Barista pouring milk into coffee

How much would you pay for a cup of award-winning coffee? US$100? That’s how much you can expect to pay for a cup of Panama’s Elida Geisha Natural 1029, thanks to the small scale of its production and the sought-after quality of the beans.

But what sets these beans apart from those that you’re more likely to find in your local corner coffee shop? Simple beans can yield an average cup or a gourmet coffee experience depending on how they’re grown, harvested, roasted, and served.

Coloured coffee beans on plant, Arusha, Tanzania

Both the genetics of the bean and the ecosystem in which it’s grown influence its taste: for instance, Arabica beans are considered premium and can only grow in specific conditions compared to Robusta beans which are more common, cheaper, and can be cultivated in more subtropical and equatorial climates.

The processing, roasting, and serving methods can either mitigate or enhance the bean’s unique characteristics.

Whether you’re searching for a truly gourmet coffee experience or if you’re interested in simply how different cultures brew a cup, put these three countries at the top of your wishlist. 

Learn more: How the once-humble coffee bean conquered the world

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coffee beans in pot being hand roasted

In Indonesia, they drink their coffee black.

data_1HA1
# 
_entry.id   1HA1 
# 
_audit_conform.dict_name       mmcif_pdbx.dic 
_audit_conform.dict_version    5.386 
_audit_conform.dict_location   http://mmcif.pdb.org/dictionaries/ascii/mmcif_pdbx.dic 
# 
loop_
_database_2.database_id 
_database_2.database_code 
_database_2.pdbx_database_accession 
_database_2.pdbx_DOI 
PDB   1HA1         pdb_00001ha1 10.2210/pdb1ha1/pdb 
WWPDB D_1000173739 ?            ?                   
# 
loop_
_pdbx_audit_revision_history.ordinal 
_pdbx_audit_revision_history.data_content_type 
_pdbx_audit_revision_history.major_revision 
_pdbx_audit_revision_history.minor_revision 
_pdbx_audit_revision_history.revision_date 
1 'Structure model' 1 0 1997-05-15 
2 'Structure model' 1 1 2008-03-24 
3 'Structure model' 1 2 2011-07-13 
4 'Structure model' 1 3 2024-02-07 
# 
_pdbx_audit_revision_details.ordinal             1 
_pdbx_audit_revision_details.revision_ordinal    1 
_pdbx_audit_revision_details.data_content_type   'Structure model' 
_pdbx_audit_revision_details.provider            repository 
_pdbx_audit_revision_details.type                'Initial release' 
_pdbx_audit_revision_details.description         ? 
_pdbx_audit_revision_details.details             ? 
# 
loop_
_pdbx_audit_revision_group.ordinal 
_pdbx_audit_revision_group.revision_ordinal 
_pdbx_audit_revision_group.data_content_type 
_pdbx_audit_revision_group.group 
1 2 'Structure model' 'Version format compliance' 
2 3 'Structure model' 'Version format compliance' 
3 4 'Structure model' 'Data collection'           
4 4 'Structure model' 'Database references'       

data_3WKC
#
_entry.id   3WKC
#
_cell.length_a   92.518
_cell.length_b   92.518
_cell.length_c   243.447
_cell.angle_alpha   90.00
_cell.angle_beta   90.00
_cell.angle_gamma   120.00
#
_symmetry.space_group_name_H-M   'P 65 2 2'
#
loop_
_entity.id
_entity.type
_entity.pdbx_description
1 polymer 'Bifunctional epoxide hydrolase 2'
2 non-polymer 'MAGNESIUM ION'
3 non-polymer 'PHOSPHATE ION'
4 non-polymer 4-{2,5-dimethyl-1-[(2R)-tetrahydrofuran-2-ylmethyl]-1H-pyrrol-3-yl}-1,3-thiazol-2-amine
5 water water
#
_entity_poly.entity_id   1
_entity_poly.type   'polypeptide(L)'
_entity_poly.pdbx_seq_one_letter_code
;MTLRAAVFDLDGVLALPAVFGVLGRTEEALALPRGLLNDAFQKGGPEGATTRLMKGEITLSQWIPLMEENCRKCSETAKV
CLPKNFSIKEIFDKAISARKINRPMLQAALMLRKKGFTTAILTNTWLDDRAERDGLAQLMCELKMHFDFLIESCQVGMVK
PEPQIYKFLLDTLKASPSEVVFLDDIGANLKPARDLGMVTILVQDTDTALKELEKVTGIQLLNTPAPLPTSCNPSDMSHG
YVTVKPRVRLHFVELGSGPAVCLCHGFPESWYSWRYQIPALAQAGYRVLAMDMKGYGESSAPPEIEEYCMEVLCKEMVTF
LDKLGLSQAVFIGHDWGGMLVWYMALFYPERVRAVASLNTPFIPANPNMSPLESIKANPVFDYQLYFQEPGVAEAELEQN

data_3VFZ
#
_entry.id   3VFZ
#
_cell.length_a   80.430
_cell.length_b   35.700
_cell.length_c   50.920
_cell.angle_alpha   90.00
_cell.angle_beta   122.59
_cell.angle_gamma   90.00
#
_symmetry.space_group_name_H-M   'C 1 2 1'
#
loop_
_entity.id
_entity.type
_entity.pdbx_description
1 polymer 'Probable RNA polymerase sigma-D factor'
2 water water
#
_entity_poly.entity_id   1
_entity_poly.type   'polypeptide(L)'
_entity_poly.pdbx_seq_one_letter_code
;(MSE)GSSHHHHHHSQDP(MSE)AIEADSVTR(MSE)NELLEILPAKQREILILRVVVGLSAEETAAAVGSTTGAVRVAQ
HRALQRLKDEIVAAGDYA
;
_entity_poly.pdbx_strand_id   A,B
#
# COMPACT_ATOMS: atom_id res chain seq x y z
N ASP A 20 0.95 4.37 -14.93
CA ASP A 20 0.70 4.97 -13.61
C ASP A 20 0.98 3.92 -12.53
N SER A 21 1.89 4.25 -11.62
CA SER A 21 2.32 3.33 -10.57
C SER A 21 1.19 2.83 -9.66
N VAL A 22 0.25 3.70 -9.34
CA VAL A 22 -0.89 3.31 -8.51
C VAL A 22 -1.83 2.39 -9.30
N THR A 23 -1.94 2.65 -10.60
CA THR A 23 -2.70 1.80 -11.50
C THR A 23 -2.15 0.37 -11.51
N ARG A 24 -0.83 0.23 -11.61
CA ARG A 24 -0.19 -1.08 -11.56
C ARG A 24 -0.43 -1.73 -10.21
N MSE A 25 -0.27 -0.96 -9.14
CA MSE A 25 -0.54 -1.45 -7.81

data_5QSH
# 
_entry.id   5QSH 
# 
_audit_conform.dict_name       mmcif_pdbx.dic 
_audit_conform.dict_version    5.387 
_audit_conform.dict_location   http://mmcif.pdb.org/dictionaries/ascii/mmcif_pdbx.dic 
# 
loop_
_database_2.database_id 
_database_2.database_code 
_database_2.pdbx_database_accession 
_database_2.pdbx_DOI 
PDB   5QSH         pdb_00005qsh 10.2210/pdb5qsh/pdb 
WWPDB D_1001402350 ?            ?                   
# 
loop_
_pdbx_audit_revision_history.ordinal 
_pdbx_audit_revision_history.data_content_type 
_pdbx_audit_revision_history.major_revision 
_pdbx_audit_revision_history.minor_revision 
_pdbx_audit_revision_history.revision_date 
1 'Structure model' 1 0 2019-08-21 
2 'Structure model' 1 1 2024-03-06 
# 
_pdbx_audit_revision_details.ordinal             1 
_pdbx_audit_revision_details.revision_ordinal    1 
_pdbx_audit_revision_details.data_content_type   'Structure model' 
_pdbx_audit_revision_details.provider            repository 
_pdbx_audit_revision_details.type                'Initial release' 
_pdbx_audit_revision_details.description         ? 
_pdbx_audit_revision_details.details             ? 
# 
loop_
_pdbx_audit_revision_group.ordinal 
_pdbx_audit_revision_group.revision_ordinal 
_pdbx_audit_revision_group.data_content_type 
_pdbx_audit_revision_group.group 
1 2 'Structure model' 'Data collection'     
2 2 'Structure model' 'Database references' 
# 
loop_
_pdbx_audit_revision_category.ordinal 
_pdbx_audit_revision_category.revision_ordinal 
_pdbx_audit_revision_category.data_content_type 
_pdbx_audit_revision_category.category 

If you’re someone who appreciates a little milk or cream, you may initially be unreceptive to this strong, bitter brew served as-is. But coffee from Indonesia, or “kopi” as it’s called locally, isn’t your average cup. Kopi Luwak is among the most expensive in the world and delivers an unrivaled coffee experience. 

Kopi Luwak is considered one of the best coffees in the world. These beans are sustainably sourced in Indonesia, and while sustainable sourcing is common in other parts of the world, Kopi Luwak employs very specific help when choosing which beans to use.

An Asian Palm Civet is a mongoose-adjacent species that has an extremely discerning taste for coffee beans: they’ll only eat beans that are ripe which allows the producers to identify which of these beans will yield a chocolatey taste that’s far from bitter.

Whole Kopi Luwak beans aren’t cheap. This producer and roaster based in Britain may charge US$120 (£94, €110) for a 1kg bag. With these prices, it’s obvious why you’ll want to skip the cream and sugar to drink this brew as black as possible.

If you prefer a cup of tea, then you’ll love the private high tea experience available on Luxury Gold’s 13-day Imperial Rajasthan tour. This journey through India includes a private visit to a colonial bungalow where you’ll learn about the British Raj.


Worms eye view of Colombian flag on tip of building

Colombian coffee is a heavyweight in the coffee industry. It’s the county’s main export and has been for centuries. While Colombia does have a region called the Coffee Zone that produces the lionshare of the country’s beans, the country’s landscape featuring different altitudes, temperatures, and precipitation means coffee producers can grow a variety of different flavors of beans throughout Colombia’s borders.